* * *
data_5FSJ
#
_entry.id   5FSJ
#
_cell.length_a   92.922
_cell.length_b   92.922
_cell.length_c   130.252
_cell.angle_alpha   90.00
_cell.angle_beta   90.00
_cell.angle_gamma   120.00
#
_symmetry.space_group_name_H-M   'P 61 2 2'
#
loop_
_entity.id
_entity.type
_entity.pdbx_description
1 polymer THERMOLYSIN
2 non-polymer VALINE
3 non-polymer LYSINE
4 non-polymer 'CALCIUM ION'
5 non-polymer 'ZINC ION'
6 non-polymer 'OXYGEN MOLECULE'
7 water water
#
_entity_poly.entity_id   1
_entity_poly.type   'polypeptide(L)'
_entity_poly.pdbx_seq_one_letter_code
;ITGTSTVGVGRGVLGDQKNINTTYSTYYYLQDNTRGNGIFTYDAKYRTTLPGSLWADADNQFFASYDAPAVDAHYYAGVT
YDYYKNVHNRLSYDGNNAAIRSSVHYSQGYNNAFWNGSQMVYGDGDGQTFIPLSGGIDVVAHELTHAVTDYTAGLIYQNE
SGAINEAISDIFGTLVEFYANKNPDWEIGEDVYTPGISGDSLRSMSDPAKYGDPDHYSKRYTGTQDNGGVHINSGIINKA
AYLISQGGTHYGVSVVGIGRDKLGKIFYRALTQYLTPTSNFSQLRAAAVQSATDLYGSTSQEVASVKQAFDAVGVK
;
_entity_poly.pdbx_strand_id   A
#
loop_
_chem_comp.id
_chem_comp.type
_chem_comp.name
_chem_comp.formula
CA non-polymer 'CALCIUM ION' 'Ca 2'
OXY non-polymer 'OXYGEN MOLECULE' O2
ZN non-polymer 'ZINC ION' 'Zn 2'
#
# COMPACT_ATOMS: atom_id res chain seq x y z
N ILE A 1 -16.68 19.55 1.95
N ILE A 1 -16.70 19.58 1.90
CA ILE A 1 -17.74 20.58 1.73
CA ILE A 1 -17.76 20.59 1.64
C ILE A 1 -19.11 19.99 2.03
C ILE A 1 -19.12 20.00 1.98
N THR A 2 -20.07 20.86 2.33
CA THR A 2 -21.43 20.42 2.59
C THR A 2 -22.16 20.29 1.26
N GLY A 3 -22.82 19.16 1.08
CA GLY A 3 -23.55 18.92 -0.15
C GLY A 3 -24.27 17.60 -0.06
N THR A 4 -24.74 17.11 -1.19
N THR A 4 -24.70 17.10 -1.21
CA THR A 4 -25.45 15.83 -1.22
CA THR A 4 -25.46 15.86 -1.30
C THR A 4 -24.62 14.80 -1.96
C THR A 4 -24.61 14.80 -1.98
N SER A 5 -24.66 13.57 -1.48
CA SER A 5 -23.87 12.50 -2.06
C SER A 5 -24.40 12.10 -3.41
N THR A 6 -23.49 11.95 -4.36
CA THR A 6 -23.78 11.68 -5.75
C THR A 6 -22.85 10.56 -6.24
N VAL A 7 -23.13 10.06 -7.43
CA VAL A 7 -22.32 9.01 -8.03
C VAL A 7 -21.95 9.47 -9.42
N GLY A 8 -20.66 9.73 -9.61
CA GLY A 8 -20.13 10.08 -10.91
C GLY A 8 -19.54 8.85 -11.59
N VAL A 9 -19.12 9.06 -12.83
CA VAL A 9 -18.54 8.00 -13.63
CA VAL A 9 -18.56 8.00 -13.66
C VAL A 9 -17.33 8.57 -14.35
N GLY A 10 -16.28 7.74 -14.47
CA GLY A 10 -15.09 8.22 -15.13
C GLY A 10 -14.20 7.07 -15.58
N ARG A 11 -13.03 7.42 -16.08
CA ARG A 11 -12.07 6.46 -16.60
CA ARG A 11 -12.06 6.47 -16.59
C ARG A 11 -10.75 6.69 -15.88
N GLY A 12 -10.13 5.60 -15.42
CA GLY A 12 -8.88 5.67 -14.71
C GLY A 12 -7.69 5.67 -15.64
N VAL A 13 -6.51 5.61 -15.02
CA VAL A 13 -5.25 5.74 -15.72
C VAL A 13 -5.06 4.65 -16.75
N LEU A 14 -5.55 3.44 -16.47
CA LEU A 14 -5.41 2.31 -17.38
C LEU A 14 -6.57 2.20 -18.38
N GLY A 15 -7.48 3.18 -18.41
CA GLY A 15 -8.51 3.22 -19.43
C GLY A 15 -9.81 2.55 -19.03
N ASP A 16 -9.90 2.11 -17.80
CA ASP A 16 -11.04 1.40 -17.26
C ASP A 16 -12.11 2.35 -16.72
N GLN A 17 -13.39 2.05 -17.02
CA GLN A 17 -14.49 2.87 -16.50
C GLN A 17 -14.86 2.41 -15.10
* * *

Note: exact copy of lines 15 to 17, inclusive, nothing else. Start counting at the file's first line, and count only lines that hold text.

_entity.id
_entity.type
_entity.pdbx_description